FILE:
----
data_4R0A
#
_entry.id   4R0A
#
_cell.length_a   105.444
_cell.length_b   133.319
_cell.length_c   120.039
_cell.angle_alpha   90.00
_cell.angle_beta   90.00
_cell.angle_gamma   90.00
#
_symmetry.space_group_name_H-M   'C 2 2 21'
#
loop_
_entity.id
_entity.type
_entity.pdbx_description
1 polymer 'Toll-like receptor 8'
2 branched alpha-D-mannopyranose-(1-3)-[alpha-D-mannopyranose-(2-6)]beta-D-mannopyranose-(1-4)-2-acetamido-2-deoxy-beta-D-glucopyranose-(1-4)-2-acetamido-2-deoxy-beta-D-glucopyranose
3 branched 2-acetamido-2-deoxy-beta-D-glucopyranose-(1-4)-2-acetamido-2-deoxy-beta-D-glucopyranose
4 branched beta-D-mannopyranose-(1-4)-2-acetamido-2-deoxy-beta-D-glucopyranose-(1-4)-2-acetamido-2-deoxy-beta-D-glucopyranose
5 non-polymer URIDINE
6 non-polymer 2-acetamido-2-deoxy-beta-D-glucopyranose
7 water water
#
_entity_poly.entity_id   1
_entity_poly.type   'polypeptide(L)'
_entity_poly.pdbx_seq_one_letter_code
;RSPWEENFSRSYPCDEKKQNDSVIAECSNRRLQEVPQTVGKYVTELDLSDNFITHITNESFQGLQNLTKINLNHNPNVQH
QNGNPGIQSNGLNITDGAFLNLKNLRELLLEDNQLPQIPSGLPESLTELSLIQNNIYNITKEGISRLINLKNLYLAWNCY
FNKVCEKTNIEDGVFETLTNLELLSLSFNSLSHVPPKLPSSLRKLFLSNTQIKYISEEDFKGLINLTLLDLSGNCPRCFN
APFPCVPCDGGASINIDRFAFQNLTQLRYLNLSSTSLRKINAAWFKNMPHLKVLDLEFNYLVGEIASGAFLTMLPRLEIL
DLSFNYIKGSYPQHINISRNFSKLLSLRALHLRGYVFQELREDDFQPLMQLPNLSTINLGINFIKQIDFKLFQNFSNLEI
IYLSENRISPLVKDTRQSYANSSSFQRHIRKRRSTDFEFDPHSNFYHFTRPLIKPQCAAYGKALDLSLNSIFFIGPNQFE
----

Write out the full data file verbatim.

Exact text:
data_4R0A
#
_entry.id   4R0A
#
_cell.length_a   105.444
_cell.length_b   133.319
_cell.length_c   120.039
_cell.angle_alpha   90.00
_cell.angle_beta   90.00
_cell.angle_gamma   90.00
#
_symmetry.space_group_name_H-M   'C 2 2 21'
#
loop_
_entity.id
_entity.type
_entity.pdbx_description
1 polymer 'Toll-like receptor 8'
2 branched alpha-D-mannopyranose-(1-3)-[alpha-D-mannopyranose-(2-6)]beta-D-mannopyranose-(1-4)-2-acetamido-2-deoxy-beta-D-glucopyranose-(1-4)-2-acetamido-2-deoxy-beta-D-glucopyranose
3 branched 2-acetamido-2-deoxy-beta-D-glucopyranose-(1-4)-2-acetamido-2-deoxy-beta-D-glucopyranose
4 branched beta-D-mannopyranose-(1-4)-2-acetamido-2-deoxy-beta-D-glucopyranose-(1-4)-2-acetamido-2-deoxy-beta-D-glucopyranose
5 non-polymer URIDINE
6 non-polymer 2-acetamido-2-deoxy-beta-D-glucopyranose
7 water water
#
_entity_poly.entity_id   1
_entity_poly.type   'polypeptide(L)'
_entity_poly.pdbx_seq_one_letter_code
;RSPWEENFSRSYPCDEKKQNDSVIAECSNRRLQEVPQTVGKYVTELDLSDNFITHITNESFQGLQNLTKINLNHNPNVQH
QNGNPGIQSNGLNITDGAFLNLKNLRELLLEDNQLPQIPSGLPESLTELSLIQNNIYNITKEGISRLINLKNLYLAWNCY
FNKVCEKTNIEDGVFETLTNLELLSLSFNSLSHVPPKLPSSLRKLFLSNTQIKYISEEDFKGLINLTLLDLSGNCPRCFN
APFPCVPCDGGASINIDRFAFQNLTQLRYLNLSSTSLRKINAAWFKNMPHLKVLDLEFNYLVGEIASGAFLTMLPRLEIL
DLSFNYIKGSYPQHINISRNFSKLLSLRALHLRGYVFQELREDDFQPLMQLPNLSTINLGINFIKQIDFKLFQNFSNLEI
IYLSENRISPLVKDTRQSYANSSSFQRHIRKRRSTDFEFDPHSNFYHFTRPLIKPQCAAYGKALDLSLNSIFFIGPNQFE